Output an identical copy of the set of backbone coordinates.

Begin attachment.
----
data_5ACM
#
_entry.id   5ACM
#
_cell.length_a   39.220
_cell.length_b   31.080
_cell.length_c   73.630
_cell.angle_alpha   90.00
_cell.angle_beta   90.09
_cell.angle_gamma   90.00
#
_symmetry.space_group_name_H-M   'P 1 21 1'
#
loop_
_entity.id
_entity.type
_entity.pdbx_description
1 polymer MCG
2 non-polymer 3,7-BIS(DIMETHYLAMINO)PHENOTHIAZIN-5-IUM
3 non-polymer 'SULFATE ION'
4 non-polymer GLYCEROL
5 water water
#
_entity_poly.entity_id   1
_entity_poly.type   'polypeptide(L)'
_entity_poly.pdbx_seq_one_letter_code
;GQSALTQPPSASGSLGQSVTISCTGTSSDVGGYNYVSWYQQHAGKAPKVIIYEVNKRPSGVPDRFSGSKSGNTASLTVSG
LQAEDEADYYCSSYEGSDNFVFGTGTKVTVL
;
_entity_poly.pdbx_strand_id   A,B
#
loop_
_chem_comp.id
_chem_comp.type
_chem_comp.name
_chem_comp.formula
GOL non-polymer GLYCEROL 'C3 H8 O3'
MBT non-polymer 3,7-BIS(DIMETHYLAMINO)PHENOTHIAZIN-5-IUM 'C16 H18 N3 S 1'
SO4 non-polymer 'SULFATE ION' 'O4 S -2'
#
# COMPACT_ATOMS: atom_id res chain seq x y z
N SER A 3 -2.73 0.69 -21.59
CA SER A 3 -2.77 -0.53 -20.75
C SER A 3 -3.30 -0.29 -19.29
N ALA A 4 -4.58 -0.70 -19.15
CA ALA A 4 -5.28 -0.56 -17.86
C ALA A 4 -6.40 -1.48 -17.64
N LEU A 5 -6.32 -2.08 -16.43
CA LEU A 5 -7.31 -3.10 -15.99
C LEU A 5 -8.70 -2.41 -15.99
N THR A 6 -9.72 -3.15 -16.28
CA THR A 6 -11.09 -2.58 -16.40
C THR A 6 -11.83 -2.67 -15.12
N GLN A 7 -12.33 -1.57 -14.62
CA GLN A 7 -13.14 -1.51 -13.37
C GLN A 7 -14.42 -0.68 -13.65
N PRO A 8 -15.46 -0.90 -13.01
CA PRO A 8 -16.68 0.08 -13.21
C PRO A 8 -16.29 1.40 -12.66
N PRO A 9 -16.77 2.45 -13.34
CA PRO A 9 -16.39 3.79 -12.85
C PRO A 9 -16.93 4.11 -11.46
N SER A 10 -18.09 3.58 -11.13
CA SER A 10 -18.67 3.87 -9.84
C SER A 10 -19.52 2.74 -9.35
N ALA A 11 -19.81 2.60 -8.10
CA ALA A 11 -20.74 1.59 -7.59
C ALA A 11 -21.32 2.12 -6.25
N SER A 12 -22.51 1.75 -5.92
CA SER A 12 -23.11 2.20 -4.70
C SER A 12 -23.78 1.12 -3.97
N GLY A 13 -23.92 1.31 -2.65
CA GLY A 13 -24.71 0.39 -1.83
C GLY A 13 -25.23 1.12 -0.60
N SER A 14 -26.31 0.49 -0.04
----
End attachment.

data_5ACM
#
_entry.id   5ACM
#
_cell.length_a   39.220
_cell.length_b   31.080
_cell.length_c   73.630
_cell.angle_alpha   90.00
_cell.angle_beta   90.09
_cell.angle_gamma   90.00
#
_symmetry.space_group_name_H-M   'P 1 21 1'
#
loop_
_entity.id
_entity.type
_entity.pdbx_description
1 polymer MCG
2 non-polymer 3,7-BIS(DIMETHYLAMINO)PHENOTHIAZIN-5-IUM
3 non-polymer 'SULFATE ION'
4 non-polymer GLYCEROL
5 water water
#
_entity_poly.entity_id   1
_entity_poly.type   'polypeptide(L)'
_entity_poly.pdbx_seq_one_letter_code
;GQSALTQPPSASGSLGQSVTISCTGTSSDVGGYNYVSWYQQHAGKAPKVIIYEVNKRPSGVPDRFSGSKSGNTASLTVSG
LQAEDEADYYCSSYEGSDNFVFGTGTKVTVL
;
_entity_poly.pdbx_strand_id   A,B
#
loop_
_chem_comp.id
_chem_comp.type
_chem_comp.name
_chem_comp.formula
GOL non-polymer GLYCEROL 'C3 H8 O3'
MBT non-polymer 3,7-BIS(DIMETHYLAMINO)PHENOTHIAZIN-5-IUM 'C16 H18 N3 S 1'
SO4 non-polymer 'SULFATE ION' 'O4 S -2'
#
# COMPACT_ATOMS: atom_id res chain seq x y z
N SER A 3 -2.73 0.69 -21.59
CA SER A 3 -2.77 -0.53 -20.75
C SER A 3 -3.30 -0.29 -19.29
N ALA A 4 -4.58 -0.70 -19.15
CA ALA A 4 -5.28 -0.56 -17.86
C ALA A 4 -6.40 -1.48 -17.64
N LEU A 5 -6.32 -2.08 -16.43
CA LEU A 5 -7.31 -3.10 -15.99
C LEU A 5 -8.70 -2.41 -15.99
N THR A 6 -9.72 -3.15 -16.28
CA THR A 6 -11.09 -2.58 -16.40
C THR A 6 -11.83 -2.67 -15.12
N GLN A 7 -12.33 -1.57 -14.62
CA GLN A 7 -13.14 -1.51 -13.37
C GLN A 7 -14.42 -0.68 -13.65
N PRO A 8 -15.46 -0.90 -13.01
CA PRO A 8 -16.68 0.08 -13.21
C PRO A 8 -16.29 1.40 -12.66
N PRO A 9 -16.77 2.45 -13.34
CA PRO A 9 -16.39 3.79 -12.85
C PRO A 9 -16.93 4.11 -11.46
N SER A 10 -18.09 3.58 -11.13
CA SER A 10 -18.67 3.87 -9.84
C SER A 10 -19.52 2.74 -9.35
N ALA A 11 -19.81 2.60 -8.10
CA ALA A 11 -20.74 1.59 -7.59
C ALA A 11 -21.32 2.12 -6.25
N SER A 12 -22.51 1.75 -5.92
CA SER A 12 -23.11 2.20 -4.70
C SER A 12 -23.78 1.12 -3.97
N GLY A 13 -23.92 1.31 -2.65
CA GLY A 13 -24.71 0.39 -1.83
C GLY A 13 -25.23 1.12 -0.60
N SER A 14 -26.31 0.49 -0.04